In other, slightly bonkers news, I was idly looking at the website stats this evening and not only did I see Mrs Jackie Collins is one of my top referrers that's not Google (Lor' bless you Jacq Jacq Jacquie!), but even better "Captain Feathersword" is my third most powerful search term! No, I don't get it either, but I love it! A-hoy!

proper bloke's sausage fusilli - Jamie Oliver, Cook With Jamie, p72

Tuesday, 3 April 2012

bill granger's quick roast chicken with white wine and shallots

I think the last six months have probably the most fruitful in terms of unearthing a swathe of amazing, copper-bottom, bang-on, everybody-pleasing recipes.

Saint Hugh's Veg book probably started it all, as did the slow recycling of old magazines, followed by rediscovering Waitrose Illustrated. This weekend flicking through Brenda's cookbooks revealed a clutch of delicious-looking meals from Anjum Anand, and even a repeat of Forever Summer saw a hasty browse for any remaining copies of Nigella's debut.

However, I think this Bill Granger number - and I've seen two different varieties in two different mags - is probably the daddy of them all. I love it! I love jointing the chicken, I love cooking it, I love dipping bread into the juices to 'test' and I love eating it. It's quite possibly the best thing I've seen this year...

Before this point though, we've breakfast and lunch to get through. Well, not lunch per se, but nibbling small children's evening dinner to get us through.

Pancakes for breakfast are a weekend treat, but as I'm off we get stuck in today. I don't have a whisk mind, which forces my inner Celia Imrie into sieving the batter, but I offset this by making faces for Milo:

I used to entertain him with faces in his food loads, I don't know why I've stopped really. Ana tops it off by making an Octopus pancake, which I can't beat. I think from now on it's amusingly arranged food all the way us, which bodes well for the two melons and packet of cherries in the pantry.

Anyway, the pancakes are much more successful than the Toad in the Hole I attempted, again, and burned to the bottom of the dish, again, for his and our neighbour's kids dinner. I know I'm supposed to use a great wodge of fat, but it doesn't seem right to inflict that much lard on the under-5s. Any top tips?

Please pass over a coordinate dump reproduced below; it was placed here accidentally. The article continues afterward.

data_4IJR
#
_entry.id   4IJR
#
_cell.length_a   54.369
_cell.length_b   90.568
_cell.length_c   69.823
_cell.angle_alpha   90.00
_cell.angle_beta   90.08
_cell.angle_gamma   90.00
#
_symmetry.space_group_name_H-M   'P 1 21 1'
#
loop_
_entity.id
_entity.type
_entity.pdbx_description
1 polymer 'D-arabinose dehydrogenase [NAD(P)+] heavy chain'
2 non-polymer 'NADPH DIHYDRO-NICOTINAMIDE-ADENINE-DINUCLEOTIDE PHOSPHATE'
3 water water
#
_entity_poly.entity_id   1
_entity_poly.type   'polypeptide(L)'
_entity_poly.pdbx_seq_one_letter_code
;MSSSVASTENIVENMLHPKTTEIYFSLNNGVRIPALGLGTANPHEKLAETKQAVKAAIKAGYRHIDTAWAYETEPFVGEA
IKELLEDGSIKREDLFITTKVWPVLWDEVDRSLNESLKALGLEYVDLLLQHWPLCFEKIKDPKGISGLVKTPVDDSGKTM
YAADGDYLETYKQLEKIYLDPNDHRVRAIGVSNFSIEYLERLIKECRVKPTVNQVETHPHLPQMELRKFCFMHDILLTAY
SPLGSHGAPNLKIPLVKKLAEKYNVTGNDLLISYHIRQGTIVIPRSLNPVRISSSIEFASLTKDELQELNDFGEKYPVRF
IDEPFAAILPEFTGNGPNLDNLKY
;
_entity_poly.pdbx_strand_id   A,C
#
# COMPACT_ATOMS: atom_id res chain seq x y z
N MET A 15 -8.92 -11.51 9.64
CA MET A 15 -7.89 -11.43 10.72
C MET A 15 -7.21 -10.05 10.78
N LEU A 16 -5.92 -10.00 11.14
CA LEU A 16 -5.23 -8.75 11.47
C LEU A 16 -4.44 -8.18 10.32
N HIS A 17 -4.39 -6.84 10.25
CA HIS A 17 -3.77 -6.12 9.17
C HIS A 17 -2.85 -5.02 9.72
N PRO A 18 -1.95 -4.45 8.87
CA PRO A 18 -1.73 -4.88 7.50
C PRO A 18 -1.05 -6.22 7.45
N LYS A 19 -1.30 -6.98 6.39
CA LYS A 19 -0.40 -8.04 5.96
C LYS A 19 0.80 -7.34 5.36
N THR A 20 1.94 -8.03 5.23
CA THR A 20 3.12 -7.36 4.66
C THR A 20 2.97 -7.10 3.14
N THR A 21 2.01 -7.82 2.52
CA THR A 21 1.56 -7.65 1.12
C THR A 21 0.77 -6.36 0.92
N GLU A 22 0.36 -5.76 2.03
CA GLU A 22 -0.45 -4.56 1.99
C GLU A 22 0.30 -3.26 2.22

quick roast chicken with white wine and shallots - Bill Granger, Delicious March 2012, p57

Monday, 2 April 2012

Slightly Drunk Parents Conference: Ashton

With extensive holiday carried over from last year, this weekend we take a long trip down to our favourite West Country resort in Ashton-Under-Hill. It's noticeably our sober-est weekend yet, entirely due to Lucy letting her guard down for a moment and getting up spout, but still an ace weekend of putting the world to rights nevertheless.

I say 'nevertheless' but perhaps it was more-than-usually ace because we were mainly sober-ish?

Anyway, the culinary highlights were thither:
  • Because we haven't had it for ages and ages, on Friday night I cook a chilli! I know, crazy, but it just felt right. Like an old friend coming back, this time with a soupcon of cinnamon included into to the spice base. Don't know where I got that idea from..
  • Two curries. The first was at Gordon League RFC, and very pleasant it was after my impromptu extended kicking workshop! The second was made by Brenda and DT, and was a lamb and spinach creation by Anjum Anand, which was an amazing combination of spicy, meaty and with a silky texture from the spinach.
  • A post cinema visit to Nandos for the boys, followed by party food for Ben's birthday - featuring possibly the 8th or 9th best birthday cake I've ever seen. Points deducted for anatomical incorrectness.
  • A less-exciting Thai take away from somewhere in Evesham. It was okay, just a bit cold and underwhelming, so we won't be ordering to deliver here anytime soon.
  • A frankly huge ploughman's from the pub.
By the time we got back tonight, I really couldn't be bothered to cook but luckily Ana managed to find some chilli in the freezer - who'd have thought it! So, more chilli for dinner tonight... *sigh*.